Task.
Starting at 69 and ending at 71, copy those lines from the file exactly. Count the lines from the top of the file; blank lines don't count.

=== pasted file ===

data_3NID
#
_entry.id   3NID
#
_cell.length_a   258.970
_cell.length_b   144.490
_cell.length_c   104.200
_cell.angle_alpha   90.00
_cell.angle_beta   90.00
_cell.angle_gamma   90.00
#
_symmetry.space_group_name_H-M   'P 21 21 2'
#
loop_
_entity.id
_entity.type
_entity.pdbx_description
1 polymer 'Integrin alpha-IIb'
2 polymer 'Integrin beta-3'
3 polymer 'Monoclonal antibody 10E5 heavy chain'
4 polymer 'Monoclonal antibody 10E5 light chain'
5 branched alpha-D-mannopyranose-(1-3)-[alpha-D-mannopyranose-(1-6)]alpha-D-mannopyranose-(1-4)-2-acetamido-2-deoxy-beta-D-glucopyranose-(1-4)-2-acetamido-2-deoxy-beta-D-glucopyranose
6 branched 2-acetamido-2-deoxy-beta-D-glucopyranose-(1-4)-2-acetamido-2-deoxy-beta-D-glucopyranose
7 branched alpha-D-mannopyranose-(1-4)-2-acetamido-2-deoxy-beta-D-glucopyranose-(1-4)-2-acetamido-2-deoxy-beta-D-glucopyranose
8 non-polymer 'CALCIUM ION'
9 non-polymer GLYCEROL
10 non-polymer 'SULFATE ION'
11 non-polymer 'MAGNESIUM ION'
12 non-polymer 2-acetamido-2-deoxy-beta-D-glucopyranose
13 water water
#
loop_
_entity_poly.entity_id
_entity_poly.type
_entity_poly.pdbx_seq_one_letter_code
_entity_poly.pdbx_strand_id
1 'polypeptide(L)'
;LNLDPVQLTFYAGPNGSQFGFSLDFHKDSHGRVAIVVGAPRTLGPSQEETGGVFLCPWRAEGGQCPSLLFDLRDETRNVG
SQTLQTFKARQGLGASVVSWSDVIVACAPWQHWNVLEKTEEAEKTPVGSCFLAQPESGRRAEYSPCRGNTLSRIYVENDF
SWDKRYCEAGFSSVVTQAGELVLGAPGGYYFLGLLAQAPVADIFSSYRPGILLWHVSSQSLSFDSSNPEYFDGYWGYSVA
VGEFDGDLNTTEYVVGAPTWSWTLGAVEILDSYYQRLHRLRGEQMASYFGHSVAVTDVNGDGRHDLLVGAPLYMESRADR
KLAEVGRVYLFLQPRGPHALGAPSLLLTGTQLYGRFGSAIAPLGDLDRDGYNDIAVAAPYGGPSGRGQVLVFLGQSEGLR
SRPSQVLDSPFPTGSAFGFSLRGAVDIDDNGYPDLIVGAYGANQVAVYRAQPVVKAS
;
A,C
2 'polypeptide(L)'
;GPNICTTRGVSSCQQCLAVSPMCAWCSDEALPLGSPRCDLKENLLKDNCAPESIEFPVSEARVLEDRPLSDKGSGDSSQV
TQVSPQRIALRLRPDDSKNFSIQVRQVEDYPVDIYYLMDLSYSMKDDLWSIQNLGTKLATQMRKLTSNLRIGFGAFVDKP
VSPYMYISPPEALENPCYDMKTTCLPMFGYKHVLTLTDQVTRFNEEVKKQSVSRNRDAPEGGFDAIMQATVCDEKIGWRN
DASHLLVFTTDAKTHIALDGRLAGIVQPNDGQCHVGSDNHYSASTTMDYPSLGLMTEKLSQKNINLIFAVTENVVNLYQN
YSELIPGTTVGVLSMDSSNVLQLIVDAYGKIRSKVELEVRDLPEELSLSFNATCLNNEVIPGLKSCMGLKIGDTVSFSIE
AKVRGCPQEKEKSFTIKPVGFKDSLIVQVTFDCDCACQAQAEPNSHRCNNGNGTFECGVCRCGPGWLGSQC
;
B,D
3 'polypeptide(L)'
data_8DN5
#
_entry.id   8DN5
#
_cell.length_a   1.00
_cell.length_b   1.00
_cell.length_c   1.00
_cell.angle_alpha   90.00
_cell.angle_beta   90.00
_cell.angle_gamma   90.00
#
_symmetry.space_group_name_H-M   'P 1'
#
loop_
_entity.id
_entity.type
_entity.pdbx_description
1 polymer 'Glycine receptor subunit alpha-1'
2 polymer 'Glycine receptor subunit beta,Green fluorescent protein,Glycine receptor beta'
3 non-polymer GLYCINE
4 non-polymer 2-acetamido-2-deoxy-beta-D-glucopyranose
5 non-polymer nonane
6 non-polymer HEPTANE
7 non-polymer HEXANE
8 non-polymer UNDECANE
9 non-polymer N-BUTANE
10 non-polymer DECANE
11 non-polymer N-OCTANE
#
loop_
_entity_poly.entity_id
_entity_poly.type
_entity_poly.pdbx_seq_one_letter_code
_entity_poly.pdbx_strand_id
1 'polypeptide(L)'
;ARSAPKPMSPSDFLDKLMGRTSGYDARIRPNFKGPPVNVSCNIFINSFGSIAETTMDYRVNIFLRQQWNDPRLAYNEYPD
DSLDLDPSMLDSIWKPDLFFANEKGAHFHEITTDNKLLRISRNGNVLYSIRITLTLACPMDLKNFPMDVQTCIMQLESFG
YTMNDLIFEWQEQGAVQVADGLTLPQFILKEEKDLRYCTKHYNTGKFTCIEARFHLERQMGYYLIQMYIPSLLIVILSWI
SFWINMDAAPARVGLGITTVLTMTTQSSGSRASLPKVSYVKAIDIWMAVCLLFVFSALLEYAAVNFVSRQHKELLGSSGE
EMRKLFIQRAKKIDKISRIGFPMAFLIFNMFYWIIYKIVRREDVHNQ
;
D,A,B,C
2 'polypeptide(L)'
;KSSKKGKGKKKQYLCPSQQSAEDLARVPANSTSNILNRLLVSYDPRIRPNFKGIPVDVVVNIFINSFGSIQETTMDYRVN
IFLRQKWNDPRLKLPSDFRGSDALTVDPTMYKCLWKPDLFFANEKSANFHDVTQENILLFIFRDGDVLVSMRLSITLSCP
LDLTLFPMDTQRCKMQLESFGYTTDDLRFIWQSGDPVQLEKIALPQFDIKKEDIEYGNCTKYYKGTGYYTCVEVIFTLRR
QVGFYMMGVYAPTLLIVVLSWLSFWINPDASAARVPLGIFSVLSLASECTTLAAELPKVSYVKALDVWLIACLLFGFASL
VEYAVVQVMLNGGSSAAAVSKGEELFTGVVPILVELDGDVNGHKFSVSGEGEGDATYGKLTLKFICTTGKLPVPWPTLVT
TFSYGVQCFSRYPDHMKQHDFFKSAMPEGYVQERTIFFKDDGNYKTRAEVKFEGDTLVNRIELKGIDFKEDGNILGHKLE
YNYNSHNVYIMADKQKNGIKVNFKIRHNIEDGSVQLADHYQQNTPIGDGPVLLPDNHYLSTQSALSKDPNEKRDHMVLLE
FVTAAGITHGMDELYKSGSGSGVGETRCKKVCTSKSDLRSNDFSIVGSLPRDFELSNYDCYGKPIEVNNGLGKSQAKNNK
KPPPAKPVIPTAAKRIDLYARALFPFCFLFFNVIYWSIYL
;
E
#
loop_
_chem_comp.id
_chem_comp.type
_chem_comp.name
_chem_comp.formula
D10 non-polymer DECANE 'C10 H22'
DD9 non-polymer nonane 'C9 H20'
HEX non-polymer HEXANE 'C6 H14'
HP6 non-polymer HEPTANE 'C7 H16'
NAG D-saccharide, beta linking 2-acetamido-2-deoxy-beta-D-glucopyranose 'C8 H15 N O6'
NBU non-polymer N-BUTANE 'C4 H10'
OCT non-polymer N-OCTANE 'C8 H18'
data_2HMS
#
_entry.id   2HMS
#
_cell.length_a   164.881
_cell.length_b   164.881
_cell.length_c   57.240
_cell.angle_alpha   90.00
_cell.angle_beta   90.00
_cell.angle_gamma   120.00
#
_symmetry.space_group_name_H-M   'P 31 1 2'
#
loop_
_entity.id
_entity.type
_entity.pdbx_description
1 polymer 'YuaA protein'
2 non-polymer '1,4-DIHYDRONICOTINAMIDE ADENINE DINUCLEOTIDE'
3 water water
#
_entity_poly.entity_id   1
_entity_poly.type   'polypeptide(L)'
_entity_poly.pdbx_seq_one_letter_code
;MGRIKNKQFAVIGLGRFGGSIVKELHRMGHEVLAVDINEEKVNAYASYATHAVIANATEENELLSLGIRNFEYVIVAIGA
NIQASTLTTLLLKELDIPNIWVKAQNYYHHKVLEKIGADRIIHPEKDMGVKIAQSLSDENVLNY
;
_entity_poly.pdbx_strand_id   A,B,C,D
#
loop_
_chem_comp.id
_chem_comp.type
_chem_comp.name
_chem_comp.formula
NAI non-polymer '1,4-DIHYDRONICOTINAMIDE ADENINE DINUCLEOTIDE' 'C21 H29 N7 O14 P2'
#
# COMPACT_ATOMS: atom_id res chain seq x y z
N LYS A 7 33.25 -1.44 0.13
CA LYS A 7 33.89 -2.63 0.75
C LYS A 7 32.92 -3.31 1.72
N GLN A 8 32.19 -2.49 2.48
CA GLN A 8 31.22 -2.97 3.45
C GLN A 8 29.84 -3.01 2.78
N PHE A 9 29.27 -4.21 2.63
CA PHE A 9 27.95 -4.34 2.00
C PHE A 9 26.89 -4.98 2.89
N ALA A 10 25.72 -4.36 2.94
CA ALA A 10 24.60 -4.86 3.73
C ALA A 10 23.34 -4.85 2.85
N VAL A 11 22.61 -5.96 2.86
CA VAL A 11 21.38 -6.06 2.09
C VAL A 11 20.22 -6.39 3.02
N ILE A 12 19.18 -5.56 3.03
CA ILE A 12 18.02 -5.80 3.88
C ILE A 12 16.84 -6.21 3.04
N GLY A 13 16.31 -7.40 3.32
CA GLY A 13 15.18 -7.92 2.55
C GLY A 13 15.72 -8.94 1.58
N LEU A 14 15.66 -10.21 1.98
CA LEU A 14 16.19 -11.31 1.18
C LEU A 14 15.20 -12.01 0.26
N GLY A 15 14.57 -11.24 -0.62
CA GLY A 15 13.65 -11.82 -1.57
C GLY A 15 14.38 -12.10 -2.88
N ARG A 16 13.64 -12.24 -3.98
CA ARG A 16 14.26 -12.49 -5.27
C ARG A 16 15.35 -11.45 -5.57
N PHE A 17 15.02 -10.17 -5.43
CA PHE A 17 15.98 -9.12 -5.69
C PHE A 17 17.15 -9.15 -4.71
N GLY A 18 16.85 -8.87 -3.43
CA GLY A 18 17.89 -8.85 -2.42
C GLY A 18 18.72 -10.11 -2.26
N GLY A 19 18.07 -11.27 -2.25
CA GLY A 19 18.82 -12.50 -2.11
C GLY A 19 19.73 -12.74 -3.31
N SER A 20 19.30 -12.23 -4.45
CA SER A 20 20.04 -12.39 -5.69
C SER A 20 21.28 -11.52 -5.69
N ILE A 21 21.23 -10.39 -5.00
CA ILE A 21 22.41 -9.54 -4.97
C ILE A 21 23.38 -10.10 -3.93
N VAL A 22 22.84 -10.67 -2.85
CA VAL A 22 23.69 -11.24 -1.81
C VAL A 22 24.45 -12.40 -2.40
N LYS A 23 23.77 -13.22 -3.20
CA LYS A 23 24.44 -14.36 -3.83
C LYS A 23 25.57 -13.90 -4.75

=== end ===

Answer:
loop_
_entity.id
_entity.type